JPMorgan Sells $2.5 Billion of Five-Year Debt With Lowest Coupon

JPMorgan Chase & Co. (JPM) raised $2.5 billion with five-year debt at its lowest fixed rate for that maturity as the extra yield investors demand to own bank bonds instead of government securities narrows to the least in a year.

The largest U.S. lender by assets issued the 2 percent, senior unsecured bonds due August 2017 to yield 135 basis points more than similar-maturity Treasuries, according to data compiled by Bloomberg. The bank’s $5 billion of 6 percent senior unsecured notes maturing in January 2018 traded at 119.1 cents on the dollar to yield 2.23 percent with a 154 basis-point spread on Aug. 10, according to Trace, the bond-price reporting system of the Financial Industry Regulatory Authority.

JPMorgan sold the new securities as relative yields on corporate bank debt fall to 233 basis points as of Aug. 10, the narrowest since August 2011, according to Bank of America Merrill Lynch index data. Credit-default swaps linked to the New York-based lender that’s struggled to stem losses on soured hedges made by its chief investment office have dropped to 119.5 basis points today from a 2012 high of 171 in June.

“We have been constructive on this credit through the course of dealing with the CIO trading losses, and we continue to view this firm as the premier domestic bank,” Don Jones, an analyst at Sterne Agee & Leach Inc., wrote today in a research note.

Swap Spread

JPMorgan swaps were trading 91 basis points below the average cost of default insurance for banks including Bank of America Corp., Wells Fargo & Co., Goldman Sachs Group Inc., Morgan Stanley and Citigroup Inc. on Aug. 10, according to data provider CMA, which is owned by McGraw-Hill Cos. and compiles prices quoted by dealers in the privately negotiated market.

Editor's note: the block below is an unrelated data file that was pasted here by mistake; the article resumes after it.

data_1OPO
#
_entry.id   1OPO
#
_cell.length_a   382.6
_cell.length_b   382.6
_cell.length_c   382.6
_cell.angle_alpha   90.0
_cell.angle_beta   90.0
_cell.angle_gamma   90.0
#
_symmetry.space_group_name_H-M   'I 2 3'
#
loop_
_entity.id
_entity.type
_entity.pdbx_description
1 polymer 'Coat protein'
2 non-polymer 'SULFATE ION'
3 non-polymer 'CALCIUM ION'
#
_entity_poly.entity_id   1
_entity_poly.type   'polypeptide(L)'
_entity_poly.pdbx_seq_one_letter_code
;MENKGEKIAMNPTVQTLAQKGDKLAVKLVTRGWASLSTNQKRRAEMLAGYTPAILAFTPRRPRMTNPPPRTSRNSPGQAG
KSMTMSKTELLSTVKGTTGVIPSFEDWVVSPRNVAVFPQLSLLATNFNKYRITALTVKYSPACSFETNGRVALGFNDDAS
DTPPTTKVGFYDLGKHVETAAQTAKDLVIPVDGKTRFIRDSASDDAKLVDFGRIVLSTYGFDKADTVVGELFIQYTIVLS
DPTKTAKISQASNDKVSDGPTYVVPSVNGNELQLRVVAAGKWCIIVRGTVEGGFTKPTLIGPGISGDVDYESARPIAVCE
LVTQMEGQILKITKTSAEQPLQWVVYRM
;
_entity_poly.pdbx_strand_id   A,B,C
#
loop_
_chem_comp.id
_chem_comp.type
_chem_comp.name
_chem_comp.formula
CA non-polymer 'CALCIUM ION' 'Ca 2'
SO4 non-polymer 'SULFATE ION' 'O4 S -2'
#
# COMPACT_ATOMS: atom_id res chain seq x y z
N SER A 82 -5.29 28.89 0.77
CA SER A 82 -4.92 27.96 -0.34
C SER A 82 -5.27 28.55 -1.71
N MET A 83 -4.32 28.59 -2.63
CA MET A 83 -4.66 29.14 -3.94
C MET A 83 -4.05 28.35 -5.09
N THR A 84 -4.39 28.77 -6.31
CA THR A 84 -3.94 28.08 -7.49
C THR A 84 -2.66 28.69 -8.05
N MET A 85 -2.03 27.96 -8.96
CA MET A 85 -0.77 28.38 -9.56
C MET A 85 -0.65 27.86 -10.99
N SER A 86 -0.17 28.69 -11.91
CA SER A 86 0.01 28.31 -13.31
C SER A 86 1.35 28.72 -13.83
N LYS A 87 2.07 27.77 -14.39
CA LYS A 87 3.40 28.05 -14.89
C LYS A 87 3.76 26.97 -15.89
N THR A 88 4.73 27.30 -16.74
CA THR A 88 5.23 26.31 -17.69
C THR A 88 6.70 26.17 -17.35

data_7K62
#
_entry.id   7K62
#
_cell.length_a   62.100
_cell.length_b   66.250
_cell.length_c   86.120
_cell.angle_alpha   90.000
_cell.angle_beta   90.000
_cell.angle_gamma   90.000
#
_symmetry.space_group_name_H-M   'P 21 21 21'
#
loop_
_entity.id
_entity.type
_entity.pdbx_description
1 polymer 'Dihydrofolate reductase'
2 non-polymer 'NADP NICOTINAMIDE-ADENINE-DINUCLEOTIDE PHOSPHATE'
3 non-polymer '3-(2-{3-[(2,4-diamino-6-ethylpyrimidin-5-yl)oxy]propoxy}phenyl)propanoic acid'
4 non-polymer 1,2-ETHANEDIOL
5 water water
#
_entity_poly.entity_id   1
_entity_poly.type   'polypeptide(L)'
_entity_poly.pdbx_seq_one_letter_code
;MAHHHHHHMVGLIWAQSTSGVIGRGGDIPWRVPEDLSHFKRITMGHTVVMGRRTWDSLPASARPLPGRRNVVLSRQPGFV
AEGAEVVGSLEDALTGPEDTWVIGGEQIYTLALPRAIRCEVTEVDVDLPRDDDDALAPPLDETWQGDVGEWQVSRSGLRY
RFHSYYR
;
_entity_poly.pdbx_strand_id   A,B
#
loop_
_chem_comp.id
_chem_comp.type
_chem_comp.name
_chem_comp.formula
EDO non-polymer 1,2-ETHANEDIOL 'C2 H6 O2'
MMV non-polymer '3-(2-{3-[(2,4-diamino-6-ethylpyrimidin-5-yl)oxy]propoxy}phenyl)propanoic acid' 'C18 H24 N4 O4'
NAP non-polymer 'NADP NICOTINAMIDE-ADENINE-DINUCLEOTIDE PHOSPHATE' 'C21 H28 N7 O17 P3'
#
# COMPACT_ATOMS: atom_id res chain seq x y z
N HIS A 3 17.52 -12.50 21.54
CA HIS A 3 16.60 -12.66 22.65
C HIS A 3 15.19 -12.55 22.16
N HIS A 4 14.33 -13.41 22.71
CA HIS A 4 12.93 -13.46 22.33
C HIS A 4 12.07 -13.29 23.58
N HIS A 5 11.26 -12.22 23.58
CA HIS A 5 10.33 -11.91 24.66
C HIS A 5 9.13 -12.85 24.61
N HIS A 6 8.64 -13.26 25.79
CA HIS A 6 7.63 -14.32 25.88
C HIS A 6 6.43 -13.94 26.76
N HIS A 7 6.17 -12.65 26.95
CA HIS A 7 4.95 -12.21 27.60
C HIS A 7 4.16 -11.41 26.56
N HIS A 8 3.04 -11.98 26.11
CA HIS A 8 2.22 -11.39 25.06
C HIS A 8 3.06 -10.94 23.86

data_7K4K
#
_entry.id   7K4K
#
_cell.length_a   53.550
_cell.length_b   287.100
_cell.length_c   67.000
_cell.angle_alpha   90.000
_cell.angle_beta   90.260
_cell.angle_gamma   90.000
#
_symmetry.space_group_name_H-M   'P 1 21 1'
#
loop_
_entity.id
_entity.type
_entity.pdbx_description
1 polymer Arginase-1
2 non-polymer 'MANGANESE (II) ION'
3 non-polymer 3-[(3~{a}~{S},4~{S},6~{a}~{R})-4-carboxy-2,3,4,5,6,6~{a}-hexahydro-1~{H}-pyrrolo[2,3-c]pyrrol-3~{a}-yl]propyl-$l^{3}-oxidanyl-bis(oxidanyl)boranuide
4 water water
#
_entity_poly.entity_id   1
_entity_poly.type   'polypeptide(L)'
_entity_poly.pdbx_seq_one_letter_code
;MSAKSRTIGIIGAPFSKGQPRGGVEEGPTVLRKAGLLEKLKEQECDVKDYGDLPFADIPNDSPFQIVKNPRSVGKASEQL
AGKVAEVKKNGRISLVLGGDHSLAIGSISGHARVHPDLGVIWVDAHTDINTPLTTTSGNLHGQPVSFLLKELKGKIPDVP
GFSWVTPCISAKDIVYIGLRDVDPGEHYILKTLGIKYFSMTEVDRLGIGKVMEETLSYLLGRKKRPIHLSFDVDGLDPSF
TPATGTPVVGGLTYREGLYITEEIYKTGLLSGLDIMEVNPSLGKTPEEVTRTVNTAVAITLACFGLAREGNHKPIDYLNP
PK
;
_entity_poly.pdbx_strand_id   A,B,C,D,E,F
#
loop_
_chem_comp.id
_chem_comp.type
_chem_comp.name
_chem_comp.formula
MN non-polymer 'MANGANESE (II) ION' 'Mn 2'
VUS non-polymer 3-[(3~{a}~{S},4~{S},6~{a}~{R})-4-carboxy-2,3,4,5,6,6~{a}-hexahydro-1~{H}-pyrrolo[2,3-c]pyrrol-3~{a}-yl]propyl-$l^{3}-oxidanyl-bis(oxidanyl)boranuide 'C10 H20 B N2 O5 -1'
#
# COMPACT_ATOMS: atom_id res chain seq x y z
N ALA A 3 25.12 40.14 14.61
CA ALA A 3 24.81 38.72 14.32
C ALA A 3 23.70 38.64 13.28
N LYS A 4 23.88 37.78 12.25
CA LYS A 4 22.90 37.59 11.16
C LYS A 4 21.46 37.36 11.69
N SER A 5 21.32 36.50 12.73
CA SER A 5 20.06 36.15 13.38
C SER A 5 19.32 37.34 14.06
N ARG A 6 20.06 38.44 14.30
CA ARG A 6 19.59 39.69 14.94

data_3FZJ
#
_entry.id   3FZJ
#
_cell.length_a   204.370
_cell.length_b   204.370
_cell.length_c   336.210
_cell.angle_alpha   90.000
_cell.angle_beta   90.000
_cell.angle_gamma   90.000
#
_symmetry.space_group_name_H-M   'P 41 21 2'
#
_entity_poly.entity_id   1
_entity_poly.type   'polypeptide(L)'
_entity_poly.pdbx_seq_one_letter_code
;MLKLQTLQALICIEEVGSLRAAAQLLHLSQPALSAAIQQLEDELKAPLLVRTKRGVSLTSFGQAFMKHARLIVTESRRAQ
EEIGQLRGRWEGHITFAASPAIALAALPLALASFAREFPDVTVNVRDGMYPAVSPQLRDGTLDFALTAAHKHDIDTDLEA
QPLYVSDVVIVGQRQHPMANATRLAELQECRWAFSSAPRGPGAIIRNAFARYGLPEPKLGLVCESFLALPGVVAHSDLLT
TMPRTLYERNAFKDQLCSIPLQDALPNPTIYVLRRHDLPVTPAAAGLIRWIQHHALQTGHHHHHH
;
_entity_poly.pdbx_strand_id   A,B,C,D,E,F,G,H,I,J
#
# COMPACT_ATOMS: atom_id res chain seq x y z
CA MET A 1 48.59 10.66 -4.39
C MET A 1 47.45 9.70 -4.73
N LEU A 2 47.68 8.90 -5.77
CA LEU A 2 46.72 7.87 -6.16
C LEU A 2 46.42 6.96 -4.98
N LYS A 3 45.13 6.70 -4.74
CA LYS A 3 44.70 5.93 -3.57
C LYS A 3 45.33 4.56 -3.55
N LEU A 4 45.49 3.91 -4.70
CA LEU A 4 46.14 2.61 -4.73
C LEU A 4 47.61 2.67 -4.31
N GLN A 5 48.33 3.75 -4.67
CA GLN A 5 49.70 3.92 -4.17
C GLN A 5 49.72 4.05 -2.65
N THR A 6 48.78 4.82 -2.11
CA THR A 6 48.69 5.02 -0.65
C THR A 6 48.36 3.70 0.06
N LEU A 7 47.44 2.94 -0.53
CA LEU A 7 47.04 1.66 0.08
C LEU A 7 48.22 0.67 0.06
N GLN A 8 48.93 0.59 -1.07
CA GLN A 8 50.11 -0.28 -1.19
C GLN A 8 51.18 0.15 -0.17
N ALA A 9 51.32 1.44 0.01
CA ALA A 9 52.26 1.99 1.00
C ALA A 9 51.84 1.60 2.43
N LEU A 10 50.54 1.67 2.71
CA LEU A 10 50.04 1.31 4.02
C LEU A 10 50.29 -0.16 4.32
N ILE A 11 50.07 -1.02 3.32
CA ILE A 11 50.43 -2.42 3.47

The spread was 103 basis points April 4, before Bloomberg News reported the bank had amassed a position in the Markit CDX North America Investment Grade Index Series 9 that may have been as much as $100 billion. JPMorgan Chief Executive Officer Jamie Dimon said July 13 that the botched trades may saddle the bank with a $7.5 billion loss.

The new bonds may be rated A2 by Moody’s Investors Service, its sixth-highest grade, according to a person familiar with offering who asked not to be identified citing lack of authorization to speak publicly about the sale. Moody’s downgraded JPMorgan two levels to A2 in June.

JPMorgan managed the sale of the new debt, which has the lowest coupon among the firm’s fixed-rate, five-year bond issues bigger than $100 million, Bloomberg data show.

To contact the reporter on this story: Charles Mead in New York at cmead11@bloomberg.net

To contact the editor responsible for this story: Alan Goldstein at agoldstein5@bloomberg.net

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